New Delhi, Feb. 27: India might not approve of the American policy on Iraq, but is careful not to take a stand that could marginalise it in post-Saddam Hussein Baghdad.
At the Non-Aligned Movement summit in Kuala Lumpur, Prime Minister Atal Bihari Vajpayee had expressed displeasure over the US role in Iraq. Referring to reports on North Korea’s nuclear programme, Vajpayee made it clear that there should be no “double-standards” while dealing with weapons of mass destruction.
Indications are that the Indian foreign policy establishment is still trying to formulate its policy on the fast-paced developments in Iraq. Much of what Vajpayee said in Malaysia, therefore, should be seen in the domestic context.
In the backdrop of the Assembly elections in some states, the BJP does not want to be seen as toeing the US line too closely. Moreover, with the budget session of Parliament on, it does not want to provide detractors, within and outside the ruling coalition, a handle to embarrass it.
However, Indian officials and foreign policy experts stress that India’s stand on Iraq should be based on “pragmatism”. A senior official clarified that Delhi was no longer willing to carry “the baggage of the Cold War days”. The Indian stand should be based on what serves its national interests best, rather than on ideology of the past, he said.
The new thrust of India’s policy was also reflected in the recently concluded Nam summit.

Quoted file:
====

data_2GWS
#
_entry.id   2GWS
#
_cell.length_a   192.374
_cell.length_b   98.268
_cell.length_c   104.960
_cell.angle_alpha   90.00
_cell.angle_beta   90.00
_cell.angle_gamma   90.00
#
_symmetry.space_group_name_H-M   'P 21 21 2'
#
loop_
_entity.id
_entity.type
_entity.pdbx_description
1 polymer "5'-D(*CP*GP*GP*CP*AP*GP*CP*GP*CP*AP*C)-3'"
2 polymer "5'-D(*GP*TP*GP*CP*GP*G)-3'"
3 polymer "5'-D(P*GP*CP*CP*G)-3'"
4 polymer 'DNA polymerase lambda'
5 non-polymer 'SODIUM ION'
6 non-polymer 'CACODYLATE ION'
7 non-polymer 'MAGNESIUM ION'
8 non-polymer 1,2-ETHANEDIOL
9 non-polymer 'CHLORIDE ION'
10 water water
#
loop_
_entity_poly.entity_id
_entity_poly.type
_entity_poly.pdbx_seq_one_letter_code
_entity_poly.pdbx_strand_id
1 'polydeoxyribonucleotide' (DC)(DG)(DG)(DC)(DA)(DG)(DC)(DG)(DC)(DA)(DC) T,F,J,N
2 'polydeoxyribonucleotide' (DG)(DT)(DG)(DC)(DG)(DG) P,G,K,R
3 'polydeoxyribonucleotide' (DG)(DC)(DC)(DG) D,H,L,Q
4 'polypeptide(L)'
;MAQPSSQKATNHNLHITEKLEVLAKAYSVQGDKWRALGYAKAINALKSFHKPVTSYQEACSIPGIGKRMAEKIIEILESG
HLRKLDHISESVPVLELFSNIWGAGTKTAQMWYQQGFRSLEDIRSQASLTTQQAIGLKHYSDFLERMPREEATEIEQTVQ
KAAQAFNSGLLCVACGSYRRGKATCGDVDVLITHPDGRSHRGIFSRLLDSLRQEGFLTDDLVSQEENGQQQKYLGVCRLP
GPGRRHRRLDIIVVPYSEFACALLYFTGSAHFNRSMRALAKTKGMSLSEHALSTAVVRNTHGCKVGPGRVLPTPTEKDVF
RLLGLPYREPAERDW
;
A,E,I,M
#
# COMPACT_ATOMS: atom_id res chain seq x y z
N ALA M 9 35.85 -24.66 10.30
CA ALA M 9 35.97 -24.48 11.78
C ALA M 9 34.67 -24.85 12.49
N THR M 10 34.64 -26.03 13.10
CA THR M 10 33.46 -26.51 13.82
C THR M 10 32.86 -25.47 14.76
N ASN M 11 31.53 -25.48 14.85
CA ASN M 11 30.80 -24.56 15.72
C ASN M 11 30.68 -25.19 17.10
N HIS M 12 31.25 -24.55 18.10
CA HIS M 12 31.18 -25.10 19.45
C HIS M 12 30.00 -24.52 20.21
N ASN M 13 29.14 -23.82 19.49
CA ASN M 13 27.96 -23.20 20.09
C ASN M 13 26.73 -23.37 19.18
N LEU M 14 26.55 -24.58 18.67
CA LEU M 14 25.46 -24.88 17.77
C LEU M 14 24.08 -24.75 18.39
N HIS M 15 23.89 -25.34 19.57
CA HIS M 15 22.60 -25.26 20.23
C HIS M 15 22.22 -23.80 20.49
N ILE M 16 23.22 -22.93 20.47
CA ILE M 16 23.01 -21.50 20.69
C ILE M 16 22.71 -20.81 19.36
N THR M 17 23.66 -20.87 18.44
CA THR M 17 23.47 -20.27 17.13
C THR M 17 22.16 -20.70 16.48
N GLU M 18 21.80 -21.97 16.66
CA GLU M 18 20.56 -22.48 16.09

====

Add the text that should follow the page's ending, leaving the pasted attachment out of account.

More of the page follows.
As a result of the initiative taken by India and some other countries, the Nam resolution drives home the point that Saddam would have to “comply fully” with the Security Council resolution and satisfy the world that it does not possess any weapon of mass destruction.
India also deliberately urged developing nations to engage with the West even as Malaysian Prime Minister and Nam chairman Mahathir Mohammed decided to play to the gallery with his fiery anti-American speech and frequent barbs at Washington’s fight against global terrorism.
India emphasised that it supports a peaceful resolution of the crisis, was against unilateralism and would like the Security Council to take a final decision on Iraq.
The US could live with the Indian position. That the US has introduced a second resolution in the Security Council and has so far remained engaged with the UN could be argued in certain quarters as evidence that Washington was also against unilateral action.
Hectic attempts are now being made by the Americans to get support from nine nations, which is crucial for it to get its resolution passed in the 15-member Security Council.
Unless France, a permanent member of the Council, vetoes it, any military action against Baghdad could then be seen as one with the approval of the UN.
India, which has kept its options open, could then base its policy on Iraq on its national interests. Though it is highly unlikely that it would offer its bases or re-fuelling facilities to US fighter aircraft Delhi could find ways to support the US move once military action against Baghdad starts.